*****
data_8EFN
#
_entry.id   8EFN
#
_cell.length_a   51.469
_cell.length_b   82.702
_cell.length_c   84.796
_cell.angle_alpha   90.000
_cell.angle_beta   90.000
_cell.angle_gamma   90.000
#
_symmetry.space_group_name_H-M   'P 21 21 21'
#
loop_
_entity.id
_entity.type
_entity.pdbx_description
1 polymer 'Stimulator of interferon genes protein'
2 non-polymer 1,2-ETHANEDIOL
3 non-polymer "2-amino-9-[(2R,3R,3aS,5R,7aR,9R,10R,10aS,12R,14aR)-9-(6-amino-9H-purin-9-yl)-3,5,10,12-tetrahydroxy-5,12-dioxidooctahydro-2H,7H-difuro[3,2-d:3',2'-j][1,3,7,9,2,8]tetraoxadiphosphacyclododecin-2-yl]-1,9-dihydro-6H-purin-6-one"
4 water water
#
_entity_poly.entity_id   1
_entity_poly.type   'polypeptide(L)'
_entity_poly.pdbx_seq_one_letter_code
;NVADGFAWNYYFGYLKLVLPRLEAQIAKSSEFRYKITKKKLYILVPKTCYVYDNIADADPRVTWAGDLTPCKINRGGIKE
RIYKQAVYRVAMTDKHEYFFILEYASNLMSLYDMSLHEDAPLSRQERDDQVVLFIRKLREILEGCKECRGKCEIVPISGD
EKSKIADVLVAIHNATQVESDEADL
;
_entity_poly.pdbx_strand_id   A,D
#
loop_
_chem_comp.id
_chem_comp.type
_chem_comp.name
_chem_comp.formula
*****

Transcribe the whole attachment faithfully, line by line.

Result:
data_8EFN
#
_entry.id   8EFN
#
_cell.length_a   51.469
_cell.length_b   82.702
_cell.length_c   84.796
_cell.angle_alpha   90.000
_cell.angle_beta   90.000
_cell.angle_gamma   90.000
#
_symmetry.space_group_name_H-M   'P 21 21 21'
#
loop_
_entity.id
_entity.type
_entity.pdbx_description
1 polymer 'Stimulator of interferon genes protein'
2 non-polymer 1,2-ETHANEDIOL
3 non-polymer "2-amino-9-[(2R,3R,3aS,5R,7aR,9R,10R,10aS,12R,14aR)-9-(6-amino-9H-purin-9-yl)-3,5,10,12-tetrahydroxy-5,12-dioxidooctahydro-2H,7H-difuro[3,2-d:3',2'-j][1,3,7,9,2,8]tetraoxadiphosphacyclododecin-2-yl]-1,9-dihydro-6H-purin-6-one"
4 water water
#
_entity_poly.entity_id   1
_entity_poly.type   'polypeptide(L)'
_entity_poly.pdbx_seq_one_letter_code
;NVADGFAWNYYFGYLKLVLPRLEAQIAKSSEFRYKITKKKLYILVPKTCYVYDNIADADPRVTWAGDLTPCKINRGGIKE
RIYKQAVYRVAMTDKHEYFFILEYASNLMSLYDMSLHEDAPLSRQERDDQVVLFIRKLREILEGCKECRGKCEIVPISGD
EKSKIADVLVAIHNATQVESDEADL
;
_entity_poly.pdbx_strand_id   A,D
#
loop_
_chem_comp.id
_chem_comp.type
_chem_comp.name
_chem_comp.formula